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Got Bean Bloat? Here Are 5 Tips For Reducing The Discomfort

Abby Moore
Author: Medical reviewer:
April 14, 2020
Abby Moore
Editorial Operations Manager
By Abby Moore
Editorial Operations Manager
Abby Moore is an editorial operations manager at mindbodygreen. She earned a B.A. in Journalism from The University of Texas at Austin and has previously written for Tribeza magazine.
Marvin Singh, M.D.
Medical review by
Marvin Singh, M.D.
Integrative Gastroenterologist
Marvin Singh, M.D. is an integrative gastroenterologist in San Diego, California. He is trained and board certified in internal medicine and gastroenterology/hepatology.
April 14, 2020

If you're suddenly eating more dried or canned beans than usual, you've probably discovered two things. One, they can seriously elevate your meals, and two, they can lead to less than desirable bloating and gas. So how can you reduce bloat without completely removing beans from your diet?

To make your nutritious bean-filled meals a little easier on your stomach, mindbodygreen reached out to the top experts for their best tips on managing bean-induced bloat: 

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1.

Rinse before eating.

Salt is often used as a preservative for many canned foods, which can decrease hydration and lead to bloating. "Rinse canned beans before eating or cooking with them," registered dietitian Abby Cannon, J.D., R.D., CDN, recommends. Along with removing excess salt, Ali Miller, R.D., L.D., CDE, says rinsing "can reduce the phytic acid and gaseous polysaccharides on the beans."

Bonus: It also removes any metallic flavor that may have soaked in.

2.

Take probiotic supplements.

Functional medicine doctor Amy Shah, M.D., tells mbg bloating is typically "caused by an imbalance of good-to-bad bacteria in your gut." Probiotic foods and supplements can help manage bloat by introducing healthy bacteria to the gut and supporting a healthy balance in the microbiome.*

While not all strains are effective at doing this job, Miller says, "a good blend of Lactobacillus and Bifidobacterium strains can aid in breaking down resistant starches and reducing gas."*

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3.

Soften your beans. 

High in fiber, resistant starches, and complex sugars, beans can be difficult to digest. To break down those hard-to-digest components, Cannon suggests buying pre-soaked canned beans. If you opt for dried beans, she recommends soaking them overnight. According to Densie Webb, Ph.D., R.D., soaking the beans "leaches out the sugars in beans that are responsible for gas production."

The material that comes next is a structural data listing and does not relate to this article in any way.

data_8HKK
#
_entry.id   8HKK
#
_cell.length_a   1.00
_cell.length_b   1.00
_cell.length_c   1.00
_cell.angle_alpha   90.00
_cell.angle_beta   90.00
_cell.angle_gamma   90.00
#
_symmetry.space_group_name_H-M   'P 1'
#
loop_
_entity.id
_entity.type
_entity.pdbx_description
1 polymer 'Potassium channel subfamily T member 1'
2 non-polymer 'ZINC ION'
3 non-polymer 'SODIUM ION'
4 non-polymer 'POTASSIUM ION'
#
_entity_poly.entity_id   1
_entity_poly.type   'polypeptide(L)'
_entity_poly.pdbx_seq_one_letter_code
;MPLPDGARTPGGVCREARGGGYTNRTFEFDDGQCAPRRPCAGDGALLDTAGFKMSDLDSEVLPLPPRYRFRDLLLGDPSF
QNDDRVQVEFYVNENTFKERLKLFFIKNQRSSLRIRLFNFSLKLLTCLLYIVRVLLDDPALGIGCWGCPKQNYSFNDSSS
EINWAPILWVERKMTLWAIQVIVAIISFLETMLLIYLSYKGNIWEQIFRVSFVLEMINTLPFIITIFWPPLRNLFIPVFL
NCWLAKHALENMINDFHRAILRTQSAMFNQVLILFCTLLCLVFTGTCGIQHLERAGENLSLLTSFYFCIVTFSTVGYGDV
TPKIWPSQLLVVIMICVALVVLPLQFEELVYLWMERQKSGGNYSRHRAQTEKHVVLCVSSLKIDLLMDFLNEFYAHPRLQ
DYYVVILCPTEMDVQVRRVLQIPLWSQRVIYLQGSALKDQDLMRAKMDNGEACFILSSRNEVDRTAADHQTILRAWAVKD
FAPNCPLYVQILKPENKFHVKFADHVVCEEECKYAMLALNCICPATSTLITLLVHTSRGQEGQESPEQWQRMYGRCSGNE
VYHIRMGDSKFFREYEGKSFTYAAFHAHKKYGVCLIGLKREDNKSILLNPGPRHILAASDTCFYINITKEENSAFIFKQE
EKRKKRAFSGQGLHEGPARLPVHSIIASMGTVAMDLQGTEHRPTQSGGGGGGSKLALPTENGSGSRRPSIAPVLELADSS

If you're short on time, holistic nutritionist Kelly LeVeque says, "pressure cooking dried beans is a fast and easy alternative to soaking that can decrease unwanted gas."

4.

Stay hydrated. 

Drinking plenty of water after eating high-fiber foods, like beans, can aid in digestion and help reduce bloating. "It may sound counterintuitive, but staying hydrated discourages water retention because your body isn't struggling to hold on to the water it has," Jessica Cording, M.S., R.D., CDN, says. 

However, "too much fluid can dilute your digestive chemicals needed to break down the starch," Miller says. So she recommends taking small sips at mealtime, while Cannon suggests omitting hydrating during a meal, and instead drinking water 30 minutes before and after. Test both options out to see what works best for your body. Regardless, prioritize staying hydrated throughout your day, not just around mealtime.

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5.

Move your body. 

Physically moving your body after a meal helps food travel more quickly through your digestive system, which allows you to avoid that heavy, bloated feeling, Cannon says.

"A short walk after a meal that includes beans—or any other food, really—supports optimal digestion," Cannon says. Or try these yoga poses, which may help stimulate digestion.

Bottom line.

If you're struggling with uncomfortable gas and bloat as a result of eating beans, it might not seem worth it. But keep in mind, beans are an inexpensive, versatile staple loaded with nutrients. So rather than discounting them altogether, try those five expert-approved tips to help manage digestive issues. 

Abby Moore
Abby Moore
Editorial Operations Manager

Abby Moore is an editorial operations manager at mindbodygreen. She earned a B.A. in Journalism from The University of Texas at Austin and has previously written for Tribeza magazine. She has covered topics ranging from regenerative agriculture to celebrity entrepreneurship. Moore worked on the copywriting and marketing team at Siete Family Foods before moving to New York.